The Public Sphere And Party Change: Explaining The Modernization Of The Australian Labor Party In The 1960s, Terry Irving, Sean Scalmer Dec 1999

The Public Sphere And Party Change: Explaining The Modernization Of The Australian Labor Party In The 1960s, Terry Irving, Sean Scalmer

Terry Irving

This article argues that the modernization of the Australian Labor Party was not inevitable or necessary. The party did not modernize because it was overly dominated by trade unions, because society had changed, or because class was no longer central. Instead the transformation of the party was the result of a series of political struggles, in which the modernizers grasped new resources in the changing public sphere - the dynamic new media of post-war Australia.


Labour Historians As Labour Intellectuals: Generations And Crises, Terry Irving, Sean Scalmer Dec 1998

Labour Historians As Labour Intellectuals: Generations And Crises, Terry Irving, Sean Scalmer

Terry Irving

Over the last nine decades Australian labour historians have been engaged in a massive, ongoing, fractious, collective intellectual project. This chapter argues that labour historians should understand their role historically, as labour intellectuals, and sketches three generational moments in the history of labour history intellectuals. We conclude that labour history is a popular, collective, democratic, regional, and political form of history-writing.


Esmonde Higgins - Politics As Intellectual Practice, Terry Irving Dec 1997

Esmonde Higgins - Politics As Intellectual Practice, Terry Irving

Terry Irving

This chapter traces Esmonde Higgins' struggle to define his intellectual practice from 1919 to 1954, using his private correspondence and his published writings. It divides his reflections into three parts: alienation, practice, and contradictory aspects of practice.It describes his route from Communist bureaucratic practice to having conversations 'about human interests' with workers as equals in adult education classes and informal domestic gatherings.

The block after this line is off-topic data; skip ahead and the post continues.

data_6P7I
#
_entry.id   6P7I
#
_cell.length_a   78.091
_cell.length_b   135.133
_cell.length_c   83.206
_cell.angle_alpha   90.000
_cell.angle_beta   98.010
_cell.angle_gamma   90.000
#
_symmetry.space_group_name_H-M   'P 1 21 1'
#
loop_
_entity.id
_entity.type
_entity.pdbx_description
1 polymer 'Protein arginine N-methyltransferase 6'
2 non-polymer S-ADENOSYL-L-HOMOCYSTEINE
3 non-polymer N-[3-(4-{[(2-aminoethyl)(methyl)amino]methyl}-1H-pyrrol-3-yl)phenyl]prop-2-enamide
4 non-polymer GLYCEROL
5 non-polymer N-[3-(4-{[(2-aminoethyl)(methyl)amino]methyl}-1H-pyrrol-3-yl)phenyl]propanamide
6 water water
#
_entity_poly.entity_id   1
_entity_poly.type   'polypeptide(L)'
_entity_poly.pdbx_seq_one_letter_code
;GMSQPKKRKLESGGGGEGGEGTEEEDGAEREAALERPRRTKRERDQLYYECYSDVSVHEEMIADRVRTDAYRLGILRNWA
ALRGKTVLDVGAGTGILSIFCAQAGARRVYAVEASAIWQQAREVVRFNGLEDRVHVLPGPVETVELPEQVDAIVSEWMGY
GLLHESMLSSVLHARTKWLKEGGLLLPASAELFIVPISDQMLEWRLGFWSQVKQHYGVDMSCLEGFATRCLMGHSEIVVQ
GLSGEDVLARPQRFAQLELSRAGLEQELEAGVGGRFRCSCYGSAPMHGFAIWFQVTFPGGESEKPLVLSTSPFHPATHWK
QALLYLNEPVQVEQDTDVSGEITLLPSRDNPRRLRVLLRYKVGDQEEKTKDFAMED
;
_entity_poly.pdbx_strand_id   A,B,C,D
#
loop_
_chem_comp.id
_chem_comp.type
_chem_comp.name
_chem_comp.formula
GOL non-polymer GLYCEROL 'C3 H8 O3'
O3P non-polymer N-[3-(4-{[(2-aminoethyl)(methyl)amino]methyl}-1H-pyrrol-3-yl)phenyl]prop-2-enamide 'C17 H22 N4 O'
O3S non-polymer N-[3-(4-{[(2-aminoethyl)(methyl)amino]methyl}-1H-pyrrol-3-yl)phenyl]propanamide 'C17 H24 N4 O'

Childe And Australia - Archaeology, Politics And Ideas, Terry Irving, Peter Gathercole, Gregory Melleuish Dec 1994

Childe And Australia - Archaeology, Politics And Ideas, Terry Irving, Peter Gathercole, Gregory Melleuish

Terry Irving

This book focuses particularly on Gordon Childe's Australian background and connections, while also linking his European and Australian experiences and various aspects of his work in prehistory, archaeology, history and politics. Included too are Childe's own letters and reminiscences of those who knew him, some published for the first time.


Les Origines Du Socialisme Parlementaire En Australie, 1850-1920, Terry Irving Mar 1994

Les Origines Du Socialisme Parlementaire En Australie, 1850-1920, Terry Irving

Terry Irving

An English-language version of this article appears in 'LABOUR HISTORY - A JOURNAL OF LABOUR AND SOCIAL HISTORY', 67 (November 1994), 97-109. It describes the mid-19th century origins of the working class, the impact of the early introduction of parliamentary politics, the rise of industrial unionism and the formation of the Labor parties.


Challenges To Labour History, Terry Irving Dec 1993

Challenges To Labour History, Terry Irving

Terry Irving

The decline of the labour movement in the 1980s and 1990s robbed labour history of its elan as 'history with a social purpose', and the rise of postmodernism devalued the attempt by labour historians to grasp social reality as a whole. Today there is a commonly expressed feeling that labour history is experiencing a crisis. The first three essays in this volume are historiographical; then four essays engage with the challenges posed by post-modernism and cultural theory; and finally four essays present examples of the ways in which theoretical reappraisals can shape the writing of labour history.


Class Structure In Australian History - Poverty And Progress, Terry Irving, Raewyn Connell Dec 1991

Class Structure In Australian History - Poverty And Progress, Terry Irving, Raewyn Connell

Terry Irving

First published in 1980, this book is an updated and reorganized account of the history of the class structure in Australia. A new chapter discusses the period 1975-1991, and there is a new theoretical chapter introducing the reader to modern debates about class. Separate sections for documents and photographs support the narrative. Extensive notes provide a guide to research literature.


New Light On 'How Labour Governs': Rediscovered Political Writings By Vere Gordon Childe, Terry Irving Apr 1988

New Light On 'How Labour Governs': Rediscovered Political Writings By Vere Gordon Childe, Terry Irving

Terry Irving

This article uses four rediscovered political essays by Gordon Childe to revise certain accounts of his political thought in the period when he was writing 'How Labour Governs' (1923). It shows that he was not a syndicalist; that he would not be hostile 'to a real Labor government'; that he had not renounced working-class politics; but that he was concerned about the negative effects of Labor's obsession with capturing the state on working class solidarity.